Okay….. so before we go into all the recent controversy that has surrounded the Home Medicines Review (HMR) program, let’s talk about what this scheme is all about……..
Basically, a Home Medicines Review is what takes place when a general practitioner (GP) identifies that a patient might need a review to ensure that they have been prescribed the most appropriate medications, and are taking them correctly. There are many reasons why this may be required, ranging from patients being confused about different brand names for their medications, and therefore possibly doubling-up, to complex cases where the best combination of medications may not be straightforward. The patient is referred to an accredited pharmacist, who sees the patient in the patient’s home. Therefore the pharmacist can assess whether the patient has been prescribed and is using the medications appropriately, and make recommendations to the GP. The whole point of the HMR program is to avoid adverse medication events, which often require (costly) hospitalization.
Rightio…. so now we’ve got that out of the way…. let’s talk about what’s been happening with these HMRs across Australia….
1. Budget for the Home Medicines Review Scheme – the Department of Health and Ageing had projected that the cost of the program for the 2012/2013 financial year would be $8 million, but by the end of December 2012 (just over half-way through the financial year), it had blown out to $13.04 million.
2. Pharmacy Guild of Australia – In January 2013, the Pharmacy Guild of Australia raised concerns that the budget blowout made the scheme unsustainable, and that a moratorium was required. That is, the Guild recommended a suspension of the HMR program until a review had taken place. An un-named ‘Guild insider’ stated that some GPs had pharmacists coming into their clinics for weekly sessions to do HMRs, claiming to have done up to 10 reviews in a day. Obviously there are simply not enough hours in a day to do 10 medicines reviews in patient’s homes, and it is believed that the reviews were taking place in GP clinics.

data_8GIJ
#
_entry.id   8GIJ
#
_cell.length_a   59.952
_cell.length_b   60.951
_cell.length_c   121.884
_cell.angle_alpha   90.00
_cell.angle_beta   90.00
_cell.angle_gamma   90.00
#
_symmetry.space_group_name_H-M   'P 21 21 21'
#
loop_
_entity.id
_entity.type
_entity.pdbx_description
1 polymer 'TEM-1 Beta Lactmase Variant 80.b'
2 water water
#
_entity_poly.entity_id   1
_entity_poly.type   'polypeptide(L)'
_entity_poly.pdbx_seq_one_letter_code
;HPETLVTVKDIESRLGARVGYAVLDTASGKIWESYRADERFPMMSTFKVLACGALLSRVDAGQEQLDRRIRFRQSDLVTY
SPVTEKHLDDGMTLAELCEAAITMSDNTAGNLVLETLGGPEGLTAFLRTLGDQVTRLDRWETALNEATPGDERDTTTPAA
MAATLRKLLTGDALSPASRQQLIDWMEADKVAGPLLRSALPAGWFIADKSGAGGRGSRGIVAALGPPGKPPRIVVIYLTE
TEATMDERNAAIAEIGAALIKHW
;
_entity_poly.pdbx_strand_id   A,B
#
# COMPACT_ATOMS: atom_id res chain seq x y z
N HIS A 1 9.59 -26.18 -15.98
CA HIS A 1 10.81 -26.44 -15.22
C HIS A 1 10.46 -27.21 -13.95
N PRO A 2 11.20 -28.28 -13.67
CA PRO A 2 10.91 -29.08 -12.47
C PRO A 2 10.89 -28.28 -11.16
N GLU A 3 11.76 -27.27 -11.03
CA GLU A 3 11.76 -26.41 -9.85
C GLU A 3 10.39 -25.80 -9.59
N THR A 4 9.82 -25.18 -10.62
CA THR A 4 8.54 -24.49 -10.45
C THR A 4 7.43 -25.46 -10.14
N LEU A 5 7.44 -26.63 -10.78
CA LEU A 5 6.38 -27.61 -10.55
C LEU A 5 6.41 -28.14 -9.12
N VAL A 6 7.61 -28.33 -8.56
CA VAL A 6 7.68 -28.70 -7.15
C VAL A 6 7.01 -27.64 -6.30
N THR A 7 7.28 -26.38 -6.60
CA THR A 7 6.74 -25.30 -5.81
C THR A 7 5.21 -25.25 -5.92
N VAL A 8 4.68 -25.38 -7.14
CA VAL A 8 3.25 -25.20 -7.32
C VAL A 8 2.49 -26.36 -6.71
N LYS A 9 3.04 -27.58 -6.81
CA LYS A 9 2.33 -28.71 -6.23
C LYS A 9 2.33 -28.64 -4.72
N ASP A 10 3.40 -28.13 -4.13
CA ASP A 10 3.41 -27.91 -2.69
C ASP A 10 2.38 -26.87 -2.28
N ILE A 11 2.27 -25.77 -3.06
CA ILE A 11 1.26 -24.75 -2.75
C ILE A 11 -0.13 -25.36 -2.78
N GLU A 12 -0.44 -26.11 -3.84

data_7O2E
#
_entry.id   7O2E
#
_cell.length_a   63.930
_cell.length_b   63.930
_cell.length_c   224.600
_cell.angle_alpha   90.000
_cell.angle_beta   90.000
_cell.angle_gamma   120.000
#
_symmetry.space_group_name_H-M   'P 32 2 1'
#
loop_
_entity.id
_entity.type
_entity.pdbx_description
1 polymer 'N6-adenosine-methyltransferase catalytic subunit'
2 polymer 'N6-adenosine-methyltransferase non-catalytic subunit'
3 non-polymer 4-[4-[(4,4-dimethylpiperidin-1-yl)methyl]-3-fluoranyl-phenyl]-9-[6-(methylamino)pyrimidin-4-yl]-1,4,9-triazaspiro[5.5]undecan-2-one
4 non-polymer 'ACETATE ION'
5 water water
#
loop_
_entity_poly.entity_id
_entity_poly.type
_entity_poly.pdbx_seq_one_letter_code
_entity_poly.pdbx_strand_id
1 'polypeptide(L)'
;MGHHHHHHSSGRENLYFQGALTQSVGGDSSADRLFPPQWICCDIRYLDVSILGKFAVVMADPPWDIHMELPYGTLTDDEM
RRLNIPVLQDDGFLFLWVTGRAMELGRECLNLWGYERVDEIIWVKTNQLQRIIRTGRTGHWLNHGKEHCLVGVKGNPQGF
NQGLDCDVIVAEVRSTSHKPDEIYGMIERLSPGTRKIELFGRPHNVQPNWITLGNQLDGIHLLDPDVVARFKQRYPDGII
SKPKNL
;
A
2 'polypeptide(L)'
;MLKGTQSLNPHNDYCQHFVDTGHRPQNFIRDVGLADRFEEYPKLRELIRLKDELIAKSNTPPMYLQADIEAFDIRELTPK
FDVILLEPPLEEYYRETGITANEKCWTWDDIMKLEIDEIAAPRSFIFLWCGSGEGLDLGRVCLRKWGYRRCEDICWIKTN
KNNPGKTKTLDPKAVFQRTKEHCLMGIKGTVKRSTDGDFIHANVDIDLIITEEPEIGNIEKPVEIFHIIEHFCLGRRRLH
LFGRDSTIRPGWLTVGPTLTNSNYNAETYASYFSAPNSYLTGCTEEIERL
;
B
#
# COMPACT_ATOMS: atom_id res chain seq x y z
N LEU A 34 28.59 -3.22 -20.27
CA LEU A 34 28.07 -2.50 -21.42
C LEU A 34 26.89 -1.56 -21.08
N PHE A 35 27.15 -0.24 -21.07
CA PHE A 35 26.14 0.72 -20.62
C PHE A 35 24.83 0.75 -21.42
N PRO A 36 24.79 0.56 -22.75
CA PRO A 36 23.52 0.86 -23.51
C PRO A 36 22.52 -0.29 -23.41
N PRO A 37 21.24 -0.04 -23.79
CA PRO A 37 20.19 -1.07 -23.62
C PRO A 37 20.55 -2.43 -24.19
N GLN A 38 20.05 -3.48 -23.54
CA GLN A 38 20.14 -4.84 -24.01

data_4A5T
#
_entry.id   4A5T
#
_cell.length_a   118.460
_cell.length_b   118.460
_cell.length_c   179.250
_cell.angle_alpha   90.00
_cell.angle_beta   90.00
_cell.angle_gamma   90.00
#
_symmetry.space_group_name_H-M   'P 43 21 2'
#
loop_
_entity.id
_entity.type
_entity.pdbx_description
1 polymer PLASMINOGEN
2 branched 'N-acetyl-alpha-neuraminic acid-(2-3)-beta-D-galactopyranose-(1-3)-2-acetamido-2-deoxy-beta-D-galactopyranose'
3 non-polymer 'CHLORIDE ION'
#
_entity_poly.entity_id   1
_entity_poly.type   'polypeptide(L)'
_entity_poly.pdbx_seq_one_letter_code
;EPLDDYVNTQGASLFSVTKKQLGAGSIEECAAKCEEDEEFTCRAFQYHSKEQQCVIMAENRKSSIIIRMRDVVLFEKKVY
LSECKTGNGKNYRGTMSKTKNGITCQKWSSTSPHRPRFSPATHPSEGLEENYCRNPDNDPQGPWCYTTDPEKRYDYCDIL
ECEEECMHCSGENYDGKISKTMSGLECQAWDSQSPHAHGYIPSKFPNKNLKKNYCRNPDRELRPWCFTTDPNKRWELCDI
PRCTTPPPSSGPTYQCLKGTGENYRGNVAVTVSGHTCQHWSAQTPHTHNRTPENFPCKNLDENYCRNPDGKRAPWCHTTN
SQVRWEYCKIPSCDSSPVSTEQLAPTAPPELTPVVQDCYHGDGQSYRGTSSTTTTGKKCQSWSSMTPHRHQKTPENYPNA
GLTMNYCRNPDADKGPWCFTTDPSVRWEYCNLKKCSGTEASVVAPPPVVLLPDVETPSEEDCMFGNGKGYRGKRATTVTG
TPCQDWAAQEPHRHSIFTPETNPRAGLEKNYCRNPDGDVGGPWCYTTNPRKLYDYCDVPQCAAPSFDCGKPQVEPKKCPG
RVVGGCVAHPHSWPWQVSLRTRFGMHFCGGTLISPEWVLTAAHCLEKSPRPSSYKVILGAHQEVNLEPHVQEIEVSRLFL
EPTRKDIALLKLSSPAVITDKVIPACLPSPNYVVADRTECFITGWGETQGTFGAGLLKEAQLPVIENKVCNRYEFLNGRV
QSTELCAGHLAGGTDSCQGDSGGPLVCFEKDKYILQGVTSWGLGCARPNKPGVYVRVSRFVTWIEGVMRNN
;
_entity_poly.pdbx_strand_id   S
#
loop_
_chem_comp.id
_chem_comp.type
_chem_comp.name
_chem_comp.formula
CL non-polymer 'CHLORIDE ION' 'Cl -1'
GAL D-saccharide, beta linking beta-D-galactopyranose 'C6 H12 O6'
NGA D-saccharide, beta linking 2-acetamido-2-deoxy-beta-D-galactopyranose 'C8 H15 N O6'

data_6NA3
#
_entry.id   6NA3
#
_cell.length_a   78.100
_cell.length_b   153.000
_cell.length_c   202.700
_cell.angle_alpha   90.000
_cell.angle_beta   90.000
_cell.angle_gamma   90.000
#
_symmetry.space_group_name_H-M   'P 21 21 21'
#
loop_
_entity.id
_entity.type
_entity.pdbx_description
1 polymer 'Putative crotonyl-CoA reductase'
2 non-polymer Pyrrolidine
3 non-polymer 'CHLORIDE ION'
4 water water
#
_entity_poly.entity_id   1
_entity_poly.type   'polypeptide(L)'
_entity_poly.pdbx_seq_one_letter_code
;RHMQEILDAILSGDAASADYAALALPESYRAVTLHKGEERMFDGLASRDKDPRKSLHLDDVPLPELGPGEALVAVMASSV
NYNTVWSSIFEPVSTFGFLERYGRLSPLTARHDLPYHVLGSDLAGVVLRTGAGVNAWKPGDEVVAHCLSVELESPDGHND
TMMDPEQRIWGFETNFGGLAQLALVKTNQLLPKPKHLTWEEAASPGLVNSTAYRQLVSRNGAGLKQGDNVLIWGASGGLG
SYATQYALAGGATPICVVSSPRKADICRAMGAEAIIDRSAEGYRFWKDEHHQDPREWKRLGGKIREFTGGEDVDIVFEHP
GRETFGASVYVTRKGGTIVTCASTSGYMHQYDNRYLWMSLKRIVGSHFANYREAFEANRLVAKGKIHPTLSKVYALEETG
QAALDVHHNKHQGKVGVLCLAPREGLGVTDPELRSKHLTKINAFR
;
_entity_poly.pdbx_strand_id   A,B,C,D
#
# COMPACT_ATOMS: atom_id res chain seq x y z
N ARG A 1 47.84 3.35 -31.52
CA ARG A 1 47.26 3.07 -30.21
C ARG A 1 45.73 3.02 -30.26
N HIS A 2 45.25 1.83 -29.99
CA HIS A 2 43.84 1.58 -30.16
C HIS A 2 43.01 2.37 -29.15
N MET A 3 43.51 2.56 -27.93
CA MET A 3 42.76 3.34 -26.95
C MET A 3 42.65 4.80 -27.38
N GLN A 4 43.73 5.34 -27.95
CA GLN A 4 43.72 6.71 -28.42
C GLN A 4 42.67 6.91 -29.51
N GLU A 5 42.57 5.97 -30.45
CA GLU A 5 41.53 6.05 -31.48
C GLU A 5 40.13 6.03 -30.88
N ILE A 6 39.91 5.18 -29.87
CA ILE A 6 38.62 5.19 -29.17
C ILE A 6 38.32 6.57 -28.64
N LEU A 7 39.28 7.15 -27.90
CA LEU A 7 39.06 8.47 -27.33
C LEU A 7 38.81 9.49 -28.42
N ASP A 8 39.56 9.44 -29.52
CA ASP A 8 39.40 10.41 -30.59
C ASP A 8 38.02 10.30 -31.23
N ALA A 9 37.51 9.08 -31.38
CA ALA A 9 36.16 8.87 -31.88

3. Pharmaceutical Society of Australia – In February 2013, the PSA rejected the Guild’s calls for a moratorium on HMRs, but stated that pharmacists needed to follow the rules for the HMRs, including performing the reviews in the patient’s homes.
4. Department of Health and Ageing – Tanya Plibersek, Minister for Health and Ageing, announced that there would not be a moratorium on the HMR program. On 8th March 2013, she announced that there would be new measures to ensure that the HMRs would be delivered as initially intended. “The evidence is clear that the very best way for us to help patients who might be at risk of accidently taking the wrong medicine is for an accredited pharmacist to visit the person at their home,” Ms Plibersek said. She was also quoted saying “In the future, medication reviews under the program will only be conducted outside the home of clients where there is pre-approval for defined circumstances – such as patient or pharmacist safety, or for cultural reasons.”
So what has really happened here?
Obviously there is a need for the Home Medicines Review scheme, as it is a means of helping patients to avoid potentially serious and life-threatening consequences of taking medications incorrectly. Unfortunately there have been some practitioners who have used the scheme inappropriately. At My Health Career we hope that the new measures will ensure proper use of this much-needed service!!
Image: Dana Rothstein – Dreamstime